Is it time to tell the adult kids to stay away?

Turning your adult kids away can be hard, but is often the right thing.

Mature woman and grown son discussing serious matter

Turning your adult children away can be difficult, but if, like Bill, their continued presence is restricting your fun in retirement, it may be time for some not-so-subtle hints.

Q. Bill,
My wife and I love our two children and, like most parents, treated them well and always made them feel welcome at home. Too welcome it seems. Despite being 25 and 27, they keep coming back and expecting to stay for as long as they want. My wife and I were looking forward to some time on our own to rediscover our relationship once our children had moved out, but it seems we’re more involved in their lives than ever. My son and daughter expect my wife to cook, clean and do their laundry for them and they think I’m a glorified taxi driver! We don’t want them to think we don’t care, or are not there to support them, but seriously, this is just too much. Can you help?

A. I wonder how many parents out there are nodding in agreement as they cook their son or daughter’s dinner for them. Children are a wonderful gift but sometimes they become the gift that takes more than it gives.

Firstly, you can try being subtle. Ask them if they’re happy in their lives or if there is a reason that they feel unable to settle in the world on their own. Perhaps financial pressures are making it difficult for them to pay rent or buy a house. I don’t know if you’re in a position to help, but perhaps you could assist them by drawing up a budget.

Secondly, don’t make it so easy for them to come back. I’m assuming from what you say that you still maintain a bedroom for each of them in your home? Consider turning at least one of these rooms into a hobby room, study or second sitting room. This might make them realise that you and your wife have interests of your own that you wish to pursue. You could go a step further and consider downsizing to a home that suits just you and your wife; although you will need to be aware of any financial implications this has if you are claiming an Age Pension or other Centrelink payment.    

Finally, you may just need to be blunt. Sit your children down and explain to them how lucky you and your wife are that you are still in love with each other and wish to spend more time alone. Let them know that you will never turn your backs on them, but that it’s time for them to stand on their own two feet. If you feel uncomfortable doing this, you could consider writing a letter, but direct action is usually the best option. Relationships Australia can help with advice on how to tackle such issues and can even arrange mediation if things don’t go to plan. For more information, visit Relationships Australia.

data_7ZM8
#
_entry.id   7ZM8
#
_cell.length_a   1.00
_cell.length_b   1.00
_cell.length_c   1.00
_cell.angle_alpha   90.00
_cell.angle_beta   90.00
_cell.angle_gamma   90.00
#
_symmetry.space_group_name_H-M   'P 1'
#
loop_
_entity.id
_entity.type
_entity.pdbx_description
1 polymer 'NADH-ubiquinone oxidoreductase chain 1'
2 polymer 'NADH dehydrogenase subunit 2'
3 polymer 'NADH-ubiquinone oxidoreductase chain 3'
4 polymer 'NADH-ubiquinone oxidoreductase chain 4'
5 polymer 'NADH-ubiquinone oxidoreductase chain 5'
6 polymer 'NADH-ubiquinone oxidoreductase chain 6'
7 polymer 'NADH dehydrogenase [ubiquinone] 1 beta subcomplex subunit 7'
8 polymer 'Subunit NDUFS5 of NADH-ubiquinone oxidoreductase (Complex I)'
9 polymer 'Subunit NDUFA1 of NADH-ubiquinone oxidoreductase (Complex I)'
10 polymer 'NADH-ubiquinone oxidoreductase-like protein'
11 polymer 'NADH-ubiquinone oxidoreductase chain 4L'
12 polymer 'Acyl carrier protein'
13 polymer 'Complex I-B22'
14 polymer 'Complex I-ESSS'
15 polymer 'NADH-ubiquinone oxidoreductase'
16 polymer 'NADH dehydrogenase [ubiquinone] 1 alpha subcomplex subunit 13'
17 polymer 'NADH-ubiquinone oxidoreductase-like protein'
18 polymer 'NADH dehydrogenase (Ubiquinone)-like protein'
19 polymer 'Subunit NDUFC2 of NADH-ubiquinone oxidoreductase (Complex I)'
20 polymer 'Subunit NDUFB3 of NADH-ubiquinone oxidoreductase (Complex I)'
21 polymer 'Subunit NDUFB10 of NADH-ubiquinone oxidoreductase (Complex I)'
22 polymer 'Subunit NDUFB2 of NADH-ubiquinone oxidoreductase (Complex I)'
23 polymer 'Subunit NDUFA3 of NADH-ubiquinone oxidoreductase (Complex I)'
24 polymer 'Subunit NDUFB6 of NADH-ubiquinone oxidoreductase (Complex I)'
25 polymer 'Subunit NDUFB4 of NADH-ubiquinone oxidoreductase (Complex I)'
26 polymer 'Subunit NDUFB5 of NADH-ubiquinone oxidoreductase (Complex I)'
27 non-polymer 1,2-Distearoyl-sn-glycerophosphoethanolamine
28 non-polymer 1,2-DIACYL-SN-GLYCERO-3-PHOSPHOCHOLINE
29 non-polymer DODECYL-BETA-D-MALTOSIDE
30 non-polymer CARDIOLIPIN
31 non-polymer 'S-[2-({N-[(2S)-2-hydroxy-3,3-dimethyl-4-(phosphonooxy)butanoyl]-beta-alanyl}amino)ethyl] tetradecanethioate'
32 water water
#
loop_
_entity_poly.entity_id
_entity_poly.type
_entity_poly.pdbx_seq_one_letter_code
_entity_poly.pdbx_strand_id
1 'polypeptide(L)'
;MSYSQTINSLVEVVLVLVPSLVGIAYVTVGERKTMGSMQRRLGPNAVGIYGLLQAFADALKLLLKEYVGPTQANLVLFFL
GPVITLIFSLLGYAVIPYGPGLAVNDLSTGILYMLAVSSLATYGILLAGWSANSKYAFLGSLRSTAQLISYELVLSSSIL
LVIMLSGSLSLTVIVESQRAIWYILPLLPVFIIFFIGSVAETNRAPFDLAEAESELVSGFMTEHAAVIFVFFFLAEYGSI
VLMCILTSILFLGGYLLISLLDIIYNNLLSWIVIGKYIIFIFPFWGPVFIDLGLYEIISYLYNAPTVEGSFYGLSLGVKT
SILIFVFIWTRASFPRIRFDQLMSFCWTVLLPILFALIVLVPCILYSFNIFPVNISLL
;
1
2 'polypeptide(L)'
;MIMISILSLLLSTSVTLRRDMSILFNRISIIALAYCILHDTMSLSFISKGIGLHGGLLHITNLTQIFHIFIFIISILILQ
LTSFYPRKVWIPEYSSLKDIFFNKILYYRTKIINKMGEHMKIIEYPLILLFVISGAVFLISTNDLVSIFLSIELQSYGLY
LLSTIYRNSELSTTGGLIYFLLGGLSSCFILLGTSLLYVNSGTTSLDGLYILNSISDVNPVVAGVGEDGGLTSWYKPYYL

For what it’s worth, I’m sure you and your wife have been great parents, but can’t help wondering if there’s a part of both of you that enjoys the feeling of being needed by your children. This is not unusual and all too often when adult children become independent, they tend to forget all that their parents did to help them achieve what they have. Being open and upfront with your children will enable them to see that you respect them enough to have this discussion face-to-face but perhaps you and your wife need to be honest about the need to let your children go – and if you are truly capable of doing this. 

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    COMMENTS

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    Rosret
    30th Nov 2016
    11:32am
    Let me see. Your adult child ends up divorced. No home, kids to raise, and housing and rental at prohibitive levels. Your adult child is absolutely traumatized by their shattered life and you want us to chuck them out!
    I am sorry for this young generation. There isn't a place for them to go and enjoy their independence and I am sick of advertisements and articles that belittle our youngsters for having to seek refuge. Do you honestly think they want to come back!
    So before you increase the suicide rate even higher can we please stop these sort of comments and address the real issue i.e. the housing market crisis.
    CindyLou
    30th Nov 2016
    11:46am
    Well said...our door is always open, last February my middle daughters relationship broke down, we supported her both financially and emotionally - she's back home now, her house now in her name is rented out.

    No regrets...naturally we'd prefer this situation not to have occurred, but such is life.
    CindyLou
    30th Nov 2016
    11:53am
    Oh before we have the negative comments about my daughter keeping the house and 'men loosing out etc', facts in our situation, daughter had a sizeable inheritance from both grandmas as well as good savings - deposit was her money - daughter and her partner had only been in house 5 month!
    Rae
    30th Nov 2016
    12:20pm
    I believe you do need to keep the home open to family members in need.

    Those adults returning home also need to do their share of the chores, take turn at cooking and cleaning up and pay board to cover their costs.

    Even if you keep the money for their use as a bond etc they do need to pay their own way otherwise they learn nothing about being independent.
    Me Myself and I
    30th Nov 2016
    12:50pm
    Stop nodding your head....
    How did you get through life and its problems?..